ByZeinab Mohammed Salih
Woman have been at the forefront of the fight for justice and media freedom in Sudan in recent weeks
Social media activist Samar Margani is now facing her second week of uncertainty; novelist and columnist Rania Mamoun is also unsure of her future. The two women are both facing prosecution by the Sudanese police because of their association with recent anti-government demonstrations. They are just two of the growing number of women making their political voice heard in Sudan and suffering as a result.
There has been rioting in Khartoum and other cities in Sudan since mid-September following the lifting of fuel subsides and doubling of the price of petrol and cooking gas. The clashes have often been violent with activists claiming that over 210 protestors have been killed. Samar Margani was arrested as she was filming the shooting of a demonstrator which she planned to post online.
“They threw me into a police vehicle with other protesters, beat me and threatened to rape me when I resisted,” Samar told Doha Centre for Media Freedom (DCMF). “Some of the men were in police uniforms while others were in civilian clothes but I believe they were all members of the National Intelligence Security Services (NISS).
A regular Facebook blogger, Samar openly described her treatment by the security forces on Saudi TV but what she is charged with remains less clear. “Samar was particular badly treated because she is a young girl,” says Rasha Awad of the campaign group ‘The Initiative for Non-Violence against Women.’ “By targeting women and subjecting them to sexual harassment they hope the shame will make their families put pressure on them to no longer participate in protest activities.”
Security forces and the threat against women
Abdelhahman Al -Mahdi, whose wife, Dalia Elroubi was taken from their home after she had taken part in demonstrations knows all about the security forces’ coercion.
“The NISS is very angry about women activists and believe that women should stay at home and take care of their children and husbands,” he said.
“They abused me when I went to police station to visit my wife. They asked why I let my wife be an activist and said it will have an effect on my manhood.”
Rania Mamoun’s fame as a novelist and a columnist on ‘Al Doha Magazine‘ didn’t give her any preferential treatment. “They grabbed me from the streets, beat me, molested me and threatened me with gang rape,” she noted. She has been charged with ‘crimes against the state’, which carries a punishment from 10 years in prison to the death penalty. Meanwhile her articles, like many foreign publications critical of the Sudanese government, have been stopped at the border.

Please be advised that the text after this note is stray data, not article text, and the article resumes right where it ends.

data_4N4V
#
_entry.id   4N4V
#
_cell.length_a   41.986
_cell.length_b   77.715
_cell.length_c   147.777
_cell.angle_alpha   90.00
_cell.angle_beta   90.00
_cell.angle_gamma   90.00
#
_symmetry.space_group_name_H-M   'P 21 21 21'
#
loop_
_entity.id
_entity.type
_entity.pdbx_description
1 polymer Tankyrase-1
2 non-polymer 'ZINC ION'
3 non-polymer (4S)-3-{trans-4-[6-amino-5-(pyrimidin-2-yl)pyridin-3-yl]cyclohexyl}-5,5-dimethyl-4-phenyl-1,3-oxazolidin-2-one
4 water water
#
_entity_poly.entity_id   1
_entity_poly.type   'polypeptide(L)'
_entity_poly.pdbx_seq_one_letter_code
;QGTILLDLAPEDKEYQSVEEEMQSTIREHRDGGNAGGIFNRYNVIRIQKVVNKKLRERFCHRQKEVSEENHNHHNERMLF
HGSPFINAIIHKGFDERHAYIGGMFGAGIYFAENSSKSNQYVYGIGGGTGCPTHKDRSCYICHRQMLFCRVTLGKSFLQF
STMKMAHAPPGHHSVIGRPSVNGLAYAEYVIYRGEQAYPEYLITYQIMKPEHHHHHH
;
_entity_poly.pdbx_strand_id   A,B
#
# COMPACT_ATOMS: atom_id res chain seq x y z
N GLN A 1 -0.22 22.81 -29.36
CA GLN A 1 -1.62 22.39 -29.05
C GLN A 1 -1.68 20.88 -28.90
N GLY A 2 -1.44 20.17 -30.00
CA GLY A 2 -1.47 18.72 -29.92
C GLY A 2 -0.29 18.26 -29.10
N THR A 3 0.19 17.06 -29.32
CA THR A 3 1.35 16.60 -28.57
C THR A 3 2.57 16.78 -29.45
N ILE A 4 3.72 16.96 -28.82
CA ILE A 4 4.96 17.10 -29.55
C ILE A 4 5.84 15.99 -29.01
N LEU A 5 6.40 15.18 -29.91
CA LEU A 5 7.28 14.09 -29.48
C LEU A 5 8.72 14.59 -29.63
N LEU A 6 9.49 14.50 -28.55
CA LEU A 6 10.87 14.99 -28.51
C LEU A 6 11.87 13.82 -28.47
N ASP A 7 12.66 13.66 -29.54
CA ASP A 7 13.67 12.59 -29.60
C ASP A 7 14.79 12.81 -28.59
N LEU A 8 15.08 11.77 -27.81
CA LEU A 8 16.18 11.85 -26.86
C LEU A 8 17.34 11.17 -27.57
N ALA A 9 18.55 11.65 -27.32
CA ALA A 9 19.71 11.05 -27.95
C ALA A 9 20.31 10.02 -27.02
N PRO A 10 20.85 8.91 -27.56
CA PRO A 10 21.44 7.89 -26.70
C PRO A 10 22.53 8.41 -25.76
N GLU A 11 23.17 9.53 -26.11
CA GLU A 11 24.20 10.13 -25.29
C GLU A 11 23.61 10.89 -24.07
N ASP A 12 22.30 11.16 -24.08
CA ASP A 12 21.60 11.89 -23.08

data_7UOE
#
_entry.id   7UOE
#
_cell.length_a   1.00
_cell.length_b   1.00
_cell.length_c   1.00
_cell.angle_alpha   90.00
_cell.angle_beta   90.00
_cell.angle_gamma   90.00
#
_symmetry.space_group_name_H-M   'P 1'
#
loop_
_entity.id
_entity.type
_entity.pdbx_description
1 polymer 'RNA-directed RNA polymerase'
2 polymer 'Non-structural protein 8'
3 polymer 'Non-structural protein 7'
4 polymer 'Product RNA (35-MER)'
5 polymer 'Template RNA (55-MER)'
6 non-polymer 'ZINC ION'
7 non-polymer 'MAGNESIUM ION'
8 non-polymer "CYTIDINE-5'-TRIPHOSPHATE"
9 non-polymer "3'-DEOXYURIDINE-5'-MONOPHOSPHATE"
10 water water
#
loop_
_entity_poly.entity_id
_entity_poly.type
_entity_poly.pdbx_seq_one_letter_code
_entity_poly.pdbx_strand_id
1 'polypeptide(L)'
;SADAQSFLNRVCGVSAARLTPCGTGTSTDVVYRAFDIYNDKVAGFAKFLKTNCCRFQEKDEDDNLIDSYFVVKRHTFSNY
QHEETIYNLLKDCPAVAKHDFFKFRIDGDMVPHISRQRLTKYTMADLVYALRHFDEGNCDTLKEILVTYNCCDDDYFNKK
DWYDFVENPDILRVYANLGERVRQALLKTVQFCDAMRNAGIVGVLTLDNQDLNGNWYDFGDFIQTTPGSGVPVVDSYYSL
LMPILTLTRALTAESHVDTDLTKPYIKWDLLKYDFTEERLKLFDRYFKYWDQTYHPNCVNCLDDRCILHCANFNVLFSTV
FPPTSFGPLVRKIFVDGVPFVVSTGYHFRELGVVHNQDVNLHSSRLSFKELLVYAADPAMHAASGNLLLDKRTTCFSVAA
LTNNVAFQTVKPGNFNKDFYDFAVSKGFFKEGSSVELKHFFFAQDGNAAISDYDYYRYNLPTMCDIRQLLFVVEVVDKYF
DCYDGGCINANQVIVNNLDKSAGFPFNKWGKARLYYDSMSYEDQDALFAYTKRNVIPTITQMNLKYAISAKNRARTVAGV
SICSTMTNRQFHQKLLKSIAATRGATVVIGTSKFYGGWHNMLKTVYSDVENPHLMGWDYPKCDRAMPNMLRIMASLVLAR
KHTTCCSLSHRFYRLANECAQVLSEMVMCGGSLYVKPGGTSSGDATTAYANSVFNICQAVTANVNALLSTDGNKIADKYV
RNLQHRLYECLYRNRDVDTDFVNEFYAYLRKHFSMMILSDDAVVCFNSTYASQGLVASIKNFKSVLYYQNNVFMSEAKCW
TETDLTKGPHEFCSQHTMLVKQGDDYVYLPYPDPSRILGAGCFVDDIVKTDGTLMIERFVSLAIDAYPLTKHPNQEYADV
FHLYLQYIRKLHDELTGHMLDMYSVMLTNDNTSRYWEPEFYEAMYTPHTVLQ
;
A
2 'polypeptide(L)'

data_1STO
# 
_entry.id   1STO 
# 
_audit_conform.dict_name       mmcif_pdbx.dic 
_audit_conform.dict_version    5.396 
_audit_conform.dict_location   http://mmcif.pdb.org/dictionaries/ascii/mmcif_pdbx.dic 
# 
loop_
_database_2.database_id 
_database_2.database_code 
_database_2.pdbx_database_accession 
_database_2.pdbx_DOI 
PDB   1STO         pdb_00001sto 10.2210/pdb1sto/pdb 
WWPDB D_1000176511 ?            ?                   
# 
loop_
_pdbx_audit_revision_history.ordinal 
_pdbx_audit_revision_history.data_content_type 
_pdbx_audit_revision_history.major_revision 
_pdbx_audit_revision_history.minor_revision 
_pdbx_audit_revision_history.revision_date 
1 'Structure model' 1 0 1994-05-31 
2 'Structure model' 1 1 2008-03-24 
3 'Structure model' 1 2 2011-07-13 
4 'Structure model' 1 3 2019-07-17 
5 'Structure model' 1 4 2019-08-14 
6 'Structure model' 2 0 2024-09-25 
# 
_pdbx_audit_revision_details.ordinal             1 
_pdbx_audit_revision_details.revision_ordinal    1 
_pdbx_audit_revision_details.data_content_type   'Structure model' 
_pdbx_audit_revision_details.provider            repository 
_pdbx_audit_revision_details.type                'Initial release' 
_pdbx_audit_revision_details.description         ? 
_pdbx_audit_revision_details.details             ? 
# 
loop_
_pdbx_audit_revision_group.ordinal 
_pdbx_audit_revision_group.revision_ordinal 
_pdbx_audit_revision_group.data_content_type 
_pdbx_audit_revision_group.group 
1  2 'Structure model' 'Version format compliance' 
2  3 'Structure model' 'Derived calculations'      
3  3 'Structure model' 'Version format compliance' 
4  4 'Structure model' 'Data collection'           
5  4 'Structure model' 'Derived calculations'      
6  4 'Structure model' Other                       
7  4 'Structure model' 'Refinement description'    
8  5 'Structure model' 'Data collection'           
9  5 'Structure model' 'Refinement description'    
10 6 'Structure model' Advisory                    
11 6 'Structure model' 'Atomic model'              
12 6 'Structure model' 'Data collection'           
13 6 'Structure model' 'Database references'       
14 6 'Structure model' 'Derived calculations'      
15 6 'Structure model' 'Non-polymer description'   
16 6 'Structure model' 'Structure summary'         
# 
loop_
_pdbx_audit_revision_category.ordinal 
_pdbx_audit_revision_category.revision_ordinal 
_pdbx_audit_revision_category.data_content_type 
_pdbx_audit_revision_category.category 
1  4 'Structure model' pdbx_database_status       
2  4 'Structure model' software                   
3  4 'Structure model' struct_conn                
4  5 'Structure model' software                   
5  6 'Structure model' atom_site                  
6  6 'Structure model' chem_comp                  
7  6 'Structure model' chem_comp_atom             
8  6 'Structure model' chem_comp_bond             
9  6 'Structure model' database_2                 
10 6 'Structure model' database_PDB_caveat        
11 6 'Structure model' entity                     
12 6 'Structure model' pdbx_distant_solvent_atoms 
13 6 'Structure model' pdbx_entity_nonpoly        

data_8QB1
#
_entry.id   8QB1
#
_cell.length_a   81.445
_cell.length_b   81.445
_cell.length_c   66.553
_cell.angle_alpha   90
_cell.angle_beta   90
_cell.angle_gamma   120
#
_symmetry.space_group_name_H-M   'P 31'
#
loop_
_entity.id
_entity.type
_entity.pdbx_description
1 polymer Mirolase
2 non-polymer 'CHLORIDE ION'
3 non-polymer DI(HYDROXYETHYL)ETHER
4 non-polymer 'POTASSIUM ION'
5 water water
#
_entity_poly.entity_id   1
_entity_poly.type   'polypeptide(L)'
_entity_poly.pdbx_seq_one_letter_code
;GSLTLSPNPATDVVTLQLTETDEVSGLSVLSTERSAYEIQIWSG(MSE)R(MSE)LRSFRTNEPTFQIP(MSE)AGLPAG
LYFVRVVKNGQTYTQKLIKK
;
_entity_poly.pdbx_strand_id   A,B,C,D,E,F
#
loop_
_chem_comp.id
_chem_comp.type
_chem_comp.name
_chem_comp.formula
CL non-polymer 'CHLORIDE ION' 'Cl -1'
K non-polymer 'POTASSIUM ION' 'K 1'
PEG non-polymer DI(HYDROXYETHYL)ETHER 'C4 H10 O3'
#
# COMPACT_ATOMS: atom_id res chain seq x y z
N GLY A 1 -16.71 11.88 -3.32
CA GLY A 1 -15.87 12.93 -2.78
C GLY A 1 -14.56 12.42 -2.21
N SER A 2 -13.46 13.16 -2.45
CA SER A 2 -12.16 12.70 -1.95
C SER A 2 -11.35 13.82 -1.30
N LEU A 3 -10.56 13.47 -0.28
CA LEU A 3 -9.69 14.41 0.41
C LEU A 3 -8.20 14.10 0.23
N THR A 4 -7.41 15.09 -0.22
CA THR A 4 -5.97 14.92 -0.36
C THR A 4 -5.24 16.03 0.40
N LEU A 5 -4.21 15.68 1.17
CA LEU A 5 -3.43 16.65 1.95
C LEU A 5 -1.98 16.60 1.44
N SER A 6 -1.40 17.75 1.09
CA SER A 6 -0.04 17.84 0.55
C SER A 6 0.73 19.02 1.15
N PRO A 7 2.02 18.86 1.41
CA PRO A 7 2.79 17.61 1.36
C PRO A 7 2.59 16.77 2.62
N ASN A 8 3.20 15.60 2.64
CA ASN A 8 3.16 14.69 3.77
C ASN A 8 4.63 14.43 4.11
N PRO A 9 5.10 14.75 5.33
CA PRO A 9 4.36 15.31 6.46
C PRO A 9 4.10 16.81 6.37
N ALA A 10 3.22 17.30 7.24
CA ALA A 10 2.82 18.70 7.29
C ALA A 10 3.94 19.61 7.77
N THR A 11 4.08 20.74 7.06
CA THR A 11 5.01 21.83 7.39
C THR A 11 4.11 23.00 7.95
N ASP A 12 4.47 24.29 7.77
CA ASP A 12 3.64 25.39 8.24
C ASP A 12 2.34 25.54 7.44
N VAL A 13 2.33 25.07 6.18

Journalist Amal Habbani is another female member of the press now having to look over her shoulder, fearful that she could be again detained at any time. She was grabbed by police after attending the funeral of Salah Sanhory, the most prominent victim of police shootings, and thrown into a police van and badly beaten. She was kept in solitary confinement for four days before being released without charge. During interrogations, she was condemned for ‘following a Western agenda’ in her newspaper column.
Female journalists have been prominent in protests because of what they see as the gradual take-over of the media by the state. “We have participated both on the ground with the protesters and individually on social media,” explained journalist Rishan Oshi, a columnist at ‘Al Hura’, “because the NISS has prevented us from writing freely in our own newspapers by giving orders to the editors-in-chief to stop publishing news items about the demonstrations.”
Inequality in the eye of the law
“Once they have been arrested many women have been sexually abused, but they can’t bring cases against the police or security forces because of their weakness in Sudanese law,” according to human rights lawyer Mohamed Moneinm. “There is a real problem in the law in terms of women’s rights because the laws here in Sudan are based on Sharia Law which doesn’t recognise women’s rights.”
“The police forces act with impunity, irrespective of any arrest warrants and ordinary people are powerless to stop them. Women have been sexually abused whether they were arrested at demonstrations or not,” he continued. “When women go to court to get justice they are required to produce four witnesses of the sexual harassment. Clearly, that’s impossible and so it often comes down to the word of the victim against the offender.”
“Getting women’s rights is not going to be easy…”
Dr Mahasin Elabbas, professor of Gender Studies at Ahfad Women’s University in Khartoum, thinks that when women are arrested they have no guarantee of humane treatment: “Noone knows anything about the detention for women. They face sexual abuses and sometimes are raped. Getting women’s rights is not going to be easy; women have to pay for their rights in order to have equal society.”
Two years ago, the activist and artist Safia Ishaq allegedly that she has been raped by the security forces in their office in Bahri, in east Khartoum while last year a video was put on YouTube showing a young woman being sexually harassed in a Khartoum police station.
In court, Samar Margani accused the police of sexual harassment but so far her accusations have been ignored, while the security forces increase their surveillance of her, often trailing her in the street. Rasha Awad believes that Sudanese law has double standards, arguing: “Rather than persecuting woman and non-violent protestors they should prosecute those that have killed peaceful protestors and tortured detainees.”
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